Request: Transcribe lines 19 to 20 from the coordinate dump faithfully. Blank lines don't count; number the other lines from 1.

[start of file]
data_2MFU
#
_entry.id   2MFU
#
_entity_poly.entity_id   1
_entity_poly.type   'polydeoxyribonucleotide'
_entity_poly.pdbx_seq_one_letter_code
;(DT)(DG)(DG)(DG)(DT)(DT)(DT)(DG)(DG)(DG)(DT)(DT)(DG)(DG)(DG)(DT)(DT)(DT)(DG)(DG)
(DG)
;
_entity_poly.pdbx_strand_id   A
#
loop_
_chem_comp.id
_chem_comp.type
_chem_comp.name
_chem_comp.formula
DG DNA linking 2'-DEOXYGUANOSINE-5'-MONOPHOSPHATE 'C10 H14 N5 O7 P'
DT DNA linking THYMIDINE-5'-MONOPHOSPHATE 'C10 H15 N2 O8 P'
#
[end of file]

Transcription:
DT DNA linking THYMIDINE-5'-MONOPHOSPHATE 'C10 H15 N2 O8 P'
#